Spain and Portugal unhappy with UK decision on travel green list

ByTravelling For Business

June 4, 2021
Busy beach

Spain has joined Portugal in expressing its disappointment at the UK’s latest decision on which countries should go on its green list for travel.

Spain remains on the UK’s amber list and the country’s industry and tourism minister Reyes Maroto told Cadena Ser radio: “I think they have been guided more by a criterion of prudence than by the real situation.”

Portugal is unhappy at being removed from the green list. From Tuesday anyone returning to the UK has to quarantine for 10 days. More details here.

A Swedish committee of MPs says the government failed in several elements of its handling of the pandemic: by acting slowly to bring in a test-and-trace system, not drawing up a law giving the national government wider powers to deal with the crisis, and not being fast enough in isolating care homes. Sweden avoided imposing a lockdown but the constitutional committee made no comment on that.

Serbia will start full production of Russia’s Sputnik V coronavirus vaccine today. Serbian and Russian officials will attend a ceremony at Belgrade’s Torlak Institute, which aims to produce four million doses over the next six months, for export as well as domestic use.

France has said it will allow Europeans who have had vaccinations into the country without a PCR test from 9 June. Transport minister Jean-Baptiste Djebbari made the announcement on French TV.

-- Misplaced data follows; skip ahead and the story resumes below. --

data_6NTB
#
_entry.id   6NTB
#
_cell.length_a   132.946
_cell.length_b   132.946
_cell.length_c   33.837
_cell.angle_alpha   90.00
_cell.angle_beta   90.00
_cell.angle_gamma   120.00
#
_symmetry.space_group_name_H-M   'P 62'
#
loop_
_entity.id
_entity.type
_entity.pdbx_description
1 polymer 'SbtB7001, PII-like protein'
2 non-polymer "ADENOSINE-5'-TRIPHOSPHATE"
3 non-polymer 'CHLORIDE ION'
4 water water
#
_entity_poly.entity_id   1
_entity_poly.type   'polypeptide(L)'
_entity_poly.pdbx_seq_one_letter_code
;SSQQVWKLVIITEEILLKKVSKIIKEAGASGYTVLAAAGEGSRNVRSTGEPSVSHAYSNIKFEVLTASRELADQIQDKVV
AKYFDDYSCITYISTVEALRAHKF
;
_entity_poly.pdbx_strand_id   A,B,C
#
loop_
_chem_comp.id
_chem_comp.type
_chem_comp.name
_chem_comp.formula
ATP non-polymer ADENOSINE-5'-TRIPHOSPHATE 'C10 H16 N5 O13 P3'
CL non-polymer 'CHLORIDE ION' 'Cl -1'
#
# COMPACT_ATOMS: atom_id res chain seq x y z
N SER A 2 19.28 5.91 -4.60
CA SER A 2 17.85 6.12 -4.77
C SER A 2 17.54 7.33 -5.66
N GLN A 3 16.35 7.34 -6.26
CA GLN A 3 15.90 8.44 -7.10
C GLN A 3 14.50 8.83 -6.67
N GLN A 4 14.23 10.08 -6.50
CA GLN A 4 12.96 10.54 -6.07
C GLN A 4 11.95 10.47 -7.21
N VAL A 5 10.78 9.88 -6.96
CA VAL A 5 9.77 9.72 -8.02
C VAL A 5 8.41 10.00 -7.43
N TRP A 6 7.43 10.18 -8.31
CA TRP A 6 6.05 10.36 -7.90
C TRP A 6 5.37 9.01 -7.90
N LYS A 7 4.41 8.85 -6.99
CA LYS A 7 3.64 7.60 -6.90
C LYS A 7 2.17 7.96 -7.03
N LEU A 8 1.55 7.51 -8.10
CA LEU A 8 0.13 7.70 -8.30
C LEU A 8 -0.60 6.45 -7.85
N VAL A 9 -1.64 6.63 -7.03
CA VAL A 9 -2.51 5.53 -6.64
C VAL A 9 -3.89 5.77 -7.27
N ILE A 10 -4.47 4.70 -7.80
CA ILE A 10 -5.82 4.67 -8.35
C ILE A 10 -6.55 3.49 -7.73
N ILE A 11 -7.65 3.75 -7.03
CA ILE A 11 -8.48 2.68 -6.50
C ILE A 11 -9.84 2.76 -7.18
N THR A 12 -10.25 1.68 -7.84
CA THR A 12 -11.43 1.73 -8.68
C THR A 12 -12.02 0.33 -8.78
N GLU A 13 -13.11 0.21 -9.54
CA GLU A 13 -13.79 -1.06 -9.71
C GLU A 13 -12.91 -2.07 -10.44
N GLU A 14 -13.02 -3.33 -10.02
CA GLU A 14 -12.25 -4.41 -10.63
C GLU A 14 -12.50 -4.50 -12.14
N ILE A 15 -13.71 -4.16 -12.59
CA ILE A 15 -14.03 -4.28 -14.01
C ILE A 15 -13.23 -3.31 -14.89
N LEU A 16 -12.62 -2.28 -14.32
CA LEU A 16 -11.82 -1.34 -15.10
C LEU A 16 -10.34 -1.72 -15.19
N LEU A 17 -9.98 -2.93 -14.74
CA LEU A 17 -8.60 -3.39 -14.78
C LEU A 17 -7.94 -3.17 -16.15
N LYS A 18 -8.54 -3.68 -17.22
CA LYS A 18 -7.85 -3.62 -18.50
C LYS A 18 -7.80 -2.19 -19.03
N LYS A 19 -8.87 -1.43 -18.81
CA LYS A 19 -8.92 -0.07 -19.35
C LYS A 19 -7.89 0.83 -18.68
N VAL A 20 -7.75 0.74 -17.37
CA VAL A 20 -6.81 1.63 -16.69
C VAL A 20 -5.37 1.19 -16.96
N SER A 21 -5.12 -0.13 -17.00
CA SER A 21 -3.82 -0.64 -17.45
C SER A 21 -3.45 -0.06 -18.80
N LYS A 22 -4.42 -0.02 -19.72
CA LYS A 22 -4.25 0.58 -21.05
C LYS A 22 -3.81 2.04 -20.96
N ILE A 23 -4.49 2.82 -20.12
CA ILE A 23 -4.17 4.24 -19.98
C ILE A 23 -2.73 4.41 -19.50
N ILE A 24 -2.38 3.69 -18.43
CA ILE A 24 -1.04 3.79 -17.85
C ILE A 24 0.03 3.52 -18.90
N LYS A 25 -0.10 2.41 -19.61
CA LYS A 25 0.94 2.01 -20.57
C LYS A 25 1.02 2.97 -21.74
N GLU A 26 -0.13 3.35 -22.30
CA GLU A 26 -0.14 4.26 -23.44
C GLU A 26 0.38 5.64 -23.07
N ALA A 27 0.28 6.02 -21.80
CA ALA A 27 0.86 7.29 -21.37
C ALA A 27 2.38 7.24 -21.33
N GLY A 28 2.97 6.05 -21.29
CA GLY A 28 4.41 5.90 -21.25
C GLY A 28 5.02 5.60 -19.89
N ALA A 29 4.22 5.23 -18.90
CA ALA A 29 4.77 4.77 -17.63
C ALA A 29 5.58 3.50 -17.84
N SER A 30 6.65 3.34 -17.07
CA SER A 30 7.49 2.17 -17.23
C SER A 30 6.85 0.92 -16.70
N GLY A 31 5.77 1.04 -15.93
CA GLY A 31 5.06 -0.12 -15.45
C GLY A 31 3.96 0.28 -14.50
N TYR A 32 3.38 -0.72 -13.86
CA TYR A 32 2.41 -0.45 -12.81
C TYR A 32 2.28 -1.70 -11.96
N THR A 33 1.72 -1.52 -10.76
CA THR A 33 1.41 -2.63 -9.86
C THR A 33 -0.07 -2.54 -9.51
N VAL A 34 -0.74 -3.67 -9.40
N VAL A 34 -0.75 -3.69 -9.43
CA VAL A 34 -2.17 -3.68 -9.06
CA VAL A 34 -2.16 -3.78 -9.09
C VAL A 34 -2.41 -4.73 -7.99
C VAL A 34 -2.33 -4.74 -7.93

Germany’s seven-day incidence rate has continued to fall – it’s now down to 29.7 cases per 100,000 people. A further 86 deaths have been reported in the past 24 hours.

Travel industry chiefs have accused the government of going back on its own plans to introduce a so-called “green watch list”. Such a list would have warned travellers that countries were at risk of being taken off the green list, before they were actually moved off.

Let’s look at what the government said about the policy back in April.

Speaking to MPs, Transport Secretary Grant Shapps said he wanted to avoid the chop and change we saw last summer over foreign travel.

He said: “We are taking a couple of different steps to try to help with that.

“One is to have a green watch list where we are able to flag up, perhaps a couple of weeks in advance, to say that we are looking at a [virus] variation of interest, which could turn into a [virus] variation of concern, in order to help provide a bit more forward guidance this year.”